Naomi Osaka was only 20 years old when she won the U.S. Open tournament, and she is the first Asian player to hold the highest singles ranking. The tennis star moved to the U.S. from Japan at age three and she has held both Japanese and American citizenship.
Her U.S. citizenship has been a topic of discussion as the Japanese exemption that allows her to hold both passports expired at age 22—which Osaka turned in 2019. At that time, she announced she would choose to give up her U.S. citizenship to keep her Japanese citizenship and compete for Japan in the 2020 Olympics. However, Osaka has said that she feels "more like a global citizen" than one particular nationality—a sentiment supported by her latest endeavor.
In partnership with Nike and Laureus Sport for Good, Osaka launched a program to support girls in sports in Japan last year. Her Play Academy is committed to leveling the playing field for girls through physical play and sports, giving girls opportunities and encouragement to get moving.
Now, she is expanding Play Academy to Los Angeles, where she currently lives and trains, as well as to Haiti, where her father is from.
"The beauty of Play Academy is that it reflects all of the communities where Naomi has a personal connection," says Caitlin Morris, Nike VP, Social & Community Impact. "We share her belief that play is for everyone. Young girls in places like Los Angeles and Haiti may have different social and cultural reasons for why play and sport have been difficult to access, but in the end, they all need an opportunity to play – as well as authentic role models like Naomi, who fully embrace who they are and what they believe in."
Osaka is working toward the goal to make play and sports more accessible by partnering with local organizations dedicated to youth engagement who can bring Play Academy to communities that could benefit most from it. According to a news release from Nike:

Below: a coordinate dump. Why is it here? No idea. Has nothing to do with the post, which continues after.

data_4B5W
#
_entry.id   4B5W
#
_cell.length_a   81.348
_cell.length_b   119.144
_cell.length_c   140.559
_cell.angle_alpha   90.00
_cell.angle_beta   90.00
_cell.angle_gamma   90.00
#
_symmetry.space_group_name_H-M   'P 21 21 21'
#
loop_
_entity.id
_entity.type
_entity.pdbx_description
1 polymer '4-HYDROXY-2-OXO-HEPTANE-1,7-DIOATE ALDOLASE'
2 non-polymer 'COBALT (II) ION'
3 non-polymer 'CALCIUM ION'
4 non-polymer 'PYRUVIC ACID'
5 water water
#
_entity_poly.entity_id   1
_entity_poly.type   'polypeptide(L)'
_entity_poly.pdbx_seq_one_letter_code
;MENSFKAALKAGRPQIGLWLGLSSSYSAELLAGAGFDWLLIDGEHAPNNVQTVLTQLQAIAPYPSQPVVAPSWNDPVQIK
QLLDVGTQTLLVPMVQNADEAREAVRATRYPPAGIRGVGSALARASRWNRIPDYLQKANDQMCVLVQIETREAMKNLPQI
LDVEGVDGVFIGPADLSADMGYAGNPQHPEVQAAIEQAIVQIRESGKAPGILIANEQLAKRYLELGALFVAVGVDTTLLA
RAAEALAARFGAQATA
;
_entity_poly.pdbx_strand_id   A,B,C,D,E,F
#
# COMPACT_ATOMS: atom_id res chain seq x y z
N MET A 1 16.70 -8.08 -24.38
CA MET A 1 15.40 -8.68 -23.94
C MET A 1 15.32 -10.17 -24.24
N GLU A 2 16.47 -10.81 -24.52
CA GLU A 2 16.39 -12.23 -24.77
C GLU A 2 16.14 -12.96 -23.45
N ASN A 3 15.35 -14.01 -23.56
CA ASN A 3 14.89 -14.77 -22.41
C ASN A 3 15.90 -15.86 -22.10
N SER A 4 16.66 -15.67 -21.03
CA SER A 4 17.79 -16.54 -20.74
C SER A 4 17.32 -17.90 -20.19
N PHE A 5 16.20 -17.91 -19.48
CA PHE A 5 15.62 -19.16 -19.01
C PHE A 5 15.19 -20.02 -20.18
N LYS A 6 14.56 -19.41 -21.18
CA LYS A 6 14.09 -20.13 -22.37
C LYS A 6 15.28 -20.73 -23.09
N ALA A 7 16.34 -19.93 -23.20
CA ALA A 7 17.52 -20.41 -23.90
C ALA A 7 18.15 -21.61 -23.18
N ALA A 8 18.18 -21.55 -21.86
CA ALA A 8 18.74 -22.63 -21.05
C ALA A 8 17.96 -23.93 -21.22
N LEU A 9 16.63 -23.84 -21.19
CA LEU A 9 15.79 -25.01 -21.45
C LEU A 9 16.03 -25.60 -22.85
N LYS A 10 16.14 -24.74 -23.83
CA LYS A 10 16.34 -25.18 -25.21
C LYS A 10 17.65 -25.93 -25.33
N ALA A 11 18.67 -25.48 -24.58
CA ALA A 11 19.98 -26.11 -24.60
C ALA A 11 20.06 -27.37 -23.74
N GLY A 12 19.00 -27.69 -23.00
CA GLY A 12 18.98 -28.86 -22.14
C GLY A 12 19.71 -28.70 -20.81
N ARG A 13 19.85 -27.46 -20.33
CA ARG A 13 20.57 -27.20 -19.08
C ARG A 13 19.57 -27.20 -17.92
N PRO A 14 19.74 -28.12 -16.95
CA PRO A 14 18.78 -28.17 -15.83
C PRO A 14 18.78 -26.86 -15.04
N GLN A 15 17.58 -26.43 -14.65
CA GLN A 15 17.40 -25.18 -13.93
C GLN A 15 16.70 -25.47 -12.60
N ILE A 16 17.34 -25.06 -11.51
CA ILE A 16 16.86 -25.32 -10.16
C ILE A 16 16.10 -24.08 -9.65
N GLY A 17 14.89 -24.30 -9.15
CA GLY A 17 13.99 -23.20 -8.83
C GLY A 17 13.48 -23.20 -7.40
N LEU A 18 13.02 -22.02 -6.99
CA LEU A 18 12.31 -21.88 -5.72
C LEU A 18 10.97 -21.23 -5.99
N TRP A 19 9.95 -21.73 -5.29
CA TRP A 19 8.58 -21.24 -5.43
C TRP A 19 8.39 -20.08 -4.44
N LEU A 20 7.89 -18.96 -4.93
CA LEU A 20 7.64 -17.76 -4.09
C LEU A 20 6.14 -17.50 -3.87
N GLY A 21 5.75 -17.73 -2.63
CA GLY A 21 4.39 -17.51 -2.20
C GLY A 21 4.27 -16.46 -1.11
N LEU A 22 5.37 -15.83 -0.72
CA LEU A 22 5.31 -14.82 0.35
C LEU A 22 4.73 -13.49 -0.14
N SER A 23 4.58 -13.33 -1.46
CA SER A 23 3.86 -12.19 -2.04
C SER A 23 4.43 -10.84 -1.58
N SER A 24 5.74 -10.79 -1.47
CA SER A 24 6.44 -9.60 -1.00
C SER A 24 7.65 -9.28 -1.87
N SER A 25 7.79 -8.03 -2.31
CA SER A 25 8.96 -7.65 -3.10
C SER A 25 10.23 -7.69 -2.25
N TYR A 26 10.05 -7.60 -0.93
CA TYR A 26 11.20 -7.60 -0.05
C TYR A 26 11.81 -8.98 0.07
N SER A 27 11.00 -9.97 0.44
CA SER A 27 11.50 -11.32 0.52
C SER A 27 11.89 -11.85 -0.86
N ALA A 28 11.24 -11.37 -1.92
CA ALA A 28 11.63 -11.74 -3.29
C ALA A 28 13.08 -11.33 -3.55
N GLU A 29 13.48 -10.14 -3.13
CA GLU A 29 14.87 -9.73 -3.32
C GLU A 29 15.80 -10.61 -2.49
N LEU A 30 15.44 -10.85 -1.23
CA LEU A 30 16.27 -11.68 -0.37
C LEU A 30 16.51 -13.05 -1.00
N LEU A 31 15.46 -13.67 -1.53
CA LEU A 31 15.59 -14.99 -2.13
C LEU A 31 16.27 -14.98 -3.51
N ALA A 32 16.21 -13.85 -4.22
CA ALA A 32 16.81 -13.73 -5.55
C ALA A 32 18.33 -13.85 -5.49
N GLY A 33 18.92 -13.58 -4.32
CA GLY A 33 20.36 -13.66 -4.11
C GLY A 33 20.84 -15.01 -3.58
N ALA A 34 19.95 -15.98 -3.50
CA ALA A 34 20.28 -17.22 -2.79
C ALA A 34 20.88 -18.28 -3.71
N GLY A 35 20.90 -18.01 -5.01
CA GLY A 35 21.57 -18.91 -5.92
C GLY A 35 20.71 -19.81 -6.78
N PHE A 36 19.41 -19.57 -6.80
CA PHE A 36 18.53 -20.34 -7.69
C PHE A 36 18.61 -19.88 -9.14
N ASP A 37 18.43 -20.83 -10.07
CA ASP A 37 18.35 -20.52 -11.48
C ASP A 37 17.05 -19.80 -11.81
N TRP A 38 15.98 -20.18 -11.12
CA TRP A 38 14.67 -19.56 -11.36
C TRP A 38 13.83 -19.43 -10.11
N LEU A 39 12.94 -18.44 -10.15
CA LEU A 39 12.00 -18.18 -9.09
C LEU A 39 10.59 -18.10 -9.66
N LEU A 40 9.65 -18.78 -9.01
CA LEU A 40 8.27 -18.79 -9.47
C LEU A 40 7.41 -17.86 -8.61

In Los Angeles, Play Academy will partner with organizations that support young girls' participation in play and sport, especially those from Black, Asian and Latino communities. The Expression of Interest from organizations is now open (Click here to learn more). The first group of partners will be announced later this summer. In Haiti, Play Academy is partnering with GOALS Haiti, a grassroots organization working to advance youth leadership through soccer and education to create stronger, healthier communities in rural Haiti. The funding will specifically be applied to sport accessibility for girls, the hiring of more female coaches and the introduction of nuanced curriculum on how to encourage girls to create positive, healthy habits.
"We believe that all kids — especially girls — deserve a chance to play, no matter where they come from or what they look like," Osaka told PEOPLE. "The more we provide girls with opportunities to get active, the more opportunities we are giving them to become leaders in their communities."
How great to see a truly global endeavor to uplift and empower girls in various countries. Also great to see someone so young and talented taking up a leadership role for upcoming generations and using her fame and resources to create greater opportunities for young people. Keep up the inspiring work, Ms. Osaka.
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